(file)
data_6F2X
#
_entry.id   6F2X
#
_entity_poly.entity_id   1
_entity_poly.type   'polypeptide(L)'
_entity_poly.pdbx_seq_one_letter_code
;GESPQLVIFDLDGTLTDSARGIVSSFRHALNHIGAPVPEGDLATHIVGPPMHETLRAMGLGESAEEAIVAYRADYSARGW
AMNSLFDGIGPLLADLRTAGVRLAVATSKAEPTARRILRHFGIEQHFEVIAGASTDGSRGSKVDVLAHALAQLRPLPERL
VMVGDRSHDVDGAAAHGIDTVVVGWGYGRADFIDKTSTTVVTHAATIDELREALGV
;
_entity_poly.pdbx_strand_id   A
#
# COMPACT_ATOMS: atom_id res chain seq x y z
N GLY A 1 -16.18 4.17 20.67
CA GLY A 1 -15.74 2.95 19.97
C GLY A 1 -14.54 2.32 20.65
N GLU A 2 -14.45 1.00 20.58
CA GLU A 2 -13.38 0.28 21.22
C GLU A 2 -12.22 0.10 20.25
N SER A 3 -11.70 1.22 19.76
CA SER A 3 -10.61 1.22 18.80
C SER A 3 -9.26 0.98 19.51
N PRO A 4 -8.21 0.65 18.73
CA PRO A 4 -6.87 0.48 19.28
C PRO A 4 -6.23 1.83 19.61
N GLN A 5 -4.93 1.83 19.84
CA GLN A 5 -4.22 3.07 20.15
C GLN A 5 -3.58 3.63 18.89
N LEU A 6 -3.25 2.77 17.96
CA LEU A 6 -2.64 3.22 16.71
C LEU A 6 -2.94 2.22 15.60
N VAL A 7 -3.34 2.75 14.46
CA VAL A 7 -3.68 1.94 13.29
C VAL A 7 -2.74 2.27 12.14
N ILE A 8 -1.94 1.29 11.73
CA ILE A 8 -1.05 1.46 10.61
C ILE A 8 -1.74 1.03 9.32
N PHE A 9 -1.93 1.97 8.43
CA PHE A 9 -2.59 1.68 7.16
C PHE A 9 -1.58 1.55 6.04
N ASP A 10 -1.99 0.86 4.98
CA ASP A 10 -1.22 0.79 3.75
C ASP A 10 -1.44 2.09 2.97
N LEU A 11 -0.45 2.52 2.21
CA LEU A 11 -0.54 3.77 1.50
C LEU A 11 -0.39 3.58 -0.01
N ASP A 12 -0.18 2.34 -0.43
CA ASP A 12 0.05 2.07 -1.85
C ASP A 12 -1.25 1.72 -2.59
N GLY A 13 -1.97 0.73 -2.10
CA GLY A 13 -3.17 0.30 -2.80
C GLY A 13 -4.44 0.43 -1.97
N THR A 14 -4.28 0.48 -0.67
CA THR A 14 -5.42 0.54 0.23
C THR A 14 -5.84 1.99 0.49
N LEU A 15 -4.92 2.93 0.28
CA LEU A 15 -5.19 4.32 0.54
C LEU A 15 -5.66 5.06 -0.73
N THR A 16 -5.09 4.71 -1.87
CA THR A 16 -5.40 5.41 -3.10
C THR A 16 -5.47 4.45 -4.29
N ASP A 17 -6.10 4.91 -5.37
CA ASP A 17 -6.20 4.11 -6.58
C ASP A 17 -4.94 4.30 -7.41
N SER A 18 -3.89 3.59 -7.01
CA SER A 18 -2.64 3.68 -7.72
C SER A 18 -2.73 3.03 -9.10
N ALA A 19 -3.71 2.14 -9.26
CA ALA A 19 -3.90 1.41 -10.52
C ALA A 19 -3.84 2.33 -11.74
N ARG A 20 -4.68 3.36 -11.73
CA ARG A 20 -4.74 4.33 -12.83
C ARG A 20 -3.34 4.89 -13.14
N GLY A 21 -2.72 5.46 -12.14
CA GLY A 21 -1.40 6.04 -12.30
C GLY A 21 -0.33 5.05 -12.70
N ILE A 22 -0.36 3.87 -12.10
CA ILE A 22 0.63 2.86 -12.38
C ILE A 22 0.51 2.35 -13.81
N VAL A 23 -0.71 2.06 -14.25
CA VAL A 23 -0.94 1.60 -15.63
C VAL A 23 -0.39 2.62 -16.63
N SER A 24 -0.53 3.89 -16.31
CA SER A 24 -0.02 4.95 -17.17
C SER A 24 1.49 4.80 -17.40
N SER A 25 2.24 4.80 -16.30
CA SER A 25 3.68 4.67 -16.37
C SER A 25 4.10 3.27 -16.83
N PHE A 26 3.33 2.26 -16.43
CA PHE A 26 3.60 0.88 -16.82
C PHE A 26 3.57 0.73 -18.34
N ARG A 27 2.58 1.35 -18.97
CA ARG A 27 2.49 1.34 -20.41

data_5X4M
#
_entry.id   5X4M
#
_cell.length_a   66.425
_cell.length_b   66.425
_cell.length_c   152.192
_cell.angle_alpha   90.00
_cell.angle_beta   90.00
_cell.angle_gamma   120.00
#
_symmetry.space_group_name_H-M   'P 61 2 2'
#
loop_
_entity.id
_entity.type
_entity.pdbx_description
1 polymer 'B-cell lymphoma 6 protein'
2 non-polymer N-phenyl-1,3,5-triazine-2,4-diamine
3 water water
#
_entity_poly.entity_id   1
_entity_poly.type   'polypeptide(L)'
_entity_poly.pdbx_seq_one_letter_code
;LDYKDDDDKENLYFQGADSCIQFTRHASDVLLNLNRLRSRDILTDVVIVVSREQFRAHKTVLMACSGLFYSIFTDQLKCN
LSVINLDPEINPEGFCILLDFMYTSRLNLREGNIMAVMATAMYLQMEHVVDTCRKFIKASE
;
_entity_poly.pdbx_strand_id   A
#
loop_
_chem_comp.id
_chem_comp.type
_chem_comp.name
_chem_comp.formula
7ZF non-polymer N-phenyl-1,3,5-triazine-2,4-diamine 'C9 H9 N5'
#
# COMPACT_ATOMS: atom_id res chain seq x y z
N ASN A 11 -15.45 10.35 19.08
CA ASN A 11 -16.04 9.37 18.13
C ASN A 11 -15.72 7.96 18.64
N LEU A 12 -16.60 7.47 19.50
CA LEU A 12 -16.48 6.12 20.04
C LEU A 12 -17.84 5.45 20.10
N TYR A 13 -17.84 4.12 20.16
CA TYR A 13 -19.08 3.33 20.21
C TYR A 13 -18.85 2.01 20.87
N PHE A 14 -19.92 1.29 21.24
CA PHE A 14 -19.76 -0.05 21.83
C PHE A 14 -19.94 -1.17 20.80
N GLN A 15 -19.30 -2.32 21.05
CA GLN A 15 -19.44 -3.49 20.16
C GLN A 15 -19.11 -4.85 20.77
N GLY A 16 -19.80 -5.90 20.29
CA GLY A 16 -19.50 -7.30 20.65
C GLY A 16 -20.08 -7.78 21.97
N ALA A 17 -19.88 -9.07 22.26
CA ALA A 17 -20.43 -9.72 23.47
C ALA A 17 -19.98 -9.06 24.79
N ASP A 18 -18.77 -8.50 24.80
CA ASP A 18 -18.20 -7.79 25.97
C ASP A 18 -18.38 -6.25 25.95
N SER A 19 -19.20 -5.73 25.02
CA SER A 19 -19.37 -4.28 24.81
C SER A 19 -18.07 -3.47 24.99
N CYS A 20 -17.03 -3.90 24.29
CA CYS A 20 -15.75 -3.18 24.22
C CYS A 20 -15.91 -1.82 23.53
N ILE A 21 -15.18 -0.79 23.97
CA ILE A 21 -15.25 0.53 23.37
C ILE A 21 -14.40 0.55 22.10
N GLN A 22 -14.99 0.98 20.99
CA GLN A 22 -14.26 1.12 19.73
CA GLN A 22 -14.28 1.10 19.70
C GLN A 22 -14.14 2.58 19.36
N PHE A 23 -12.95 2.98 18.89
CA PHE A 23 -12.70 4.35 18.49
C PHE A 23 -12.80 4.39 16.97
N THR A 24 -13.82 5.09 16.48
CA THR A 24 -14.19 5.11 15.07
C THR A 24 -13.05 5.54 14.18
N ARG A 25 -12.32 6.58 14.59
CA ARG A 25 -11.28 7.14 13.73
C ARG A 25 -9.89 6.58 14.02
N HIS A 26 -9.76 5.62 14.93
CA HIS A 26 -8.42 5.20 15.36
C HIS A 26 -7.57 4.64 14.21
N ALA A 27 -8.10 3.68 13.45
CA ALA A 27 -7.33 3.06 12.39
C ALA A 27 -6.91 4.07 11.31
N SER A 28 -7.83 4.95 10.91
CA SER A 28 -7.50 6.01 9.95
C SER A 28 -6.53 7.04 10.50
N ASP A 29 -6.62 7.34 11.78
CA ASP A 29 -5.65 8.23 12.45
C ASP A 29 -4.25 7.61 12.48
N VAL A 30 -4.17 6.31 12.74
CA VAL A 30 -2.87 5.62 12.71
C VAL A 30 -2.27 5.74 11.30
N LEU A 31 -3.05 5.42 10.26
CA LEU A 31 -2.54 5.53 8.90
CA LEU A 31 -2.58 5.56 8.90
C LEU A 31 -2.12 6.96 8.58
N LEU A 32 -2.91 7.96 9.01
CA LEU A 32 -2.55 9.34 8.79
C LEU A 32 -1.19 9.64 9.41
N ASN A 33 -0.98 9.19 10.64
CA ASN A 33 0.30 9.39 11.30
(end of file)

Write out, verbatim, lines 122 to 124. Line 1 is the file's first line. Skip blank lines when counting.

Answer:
_entity_poly.pdbx_strand_id   A
#
loop_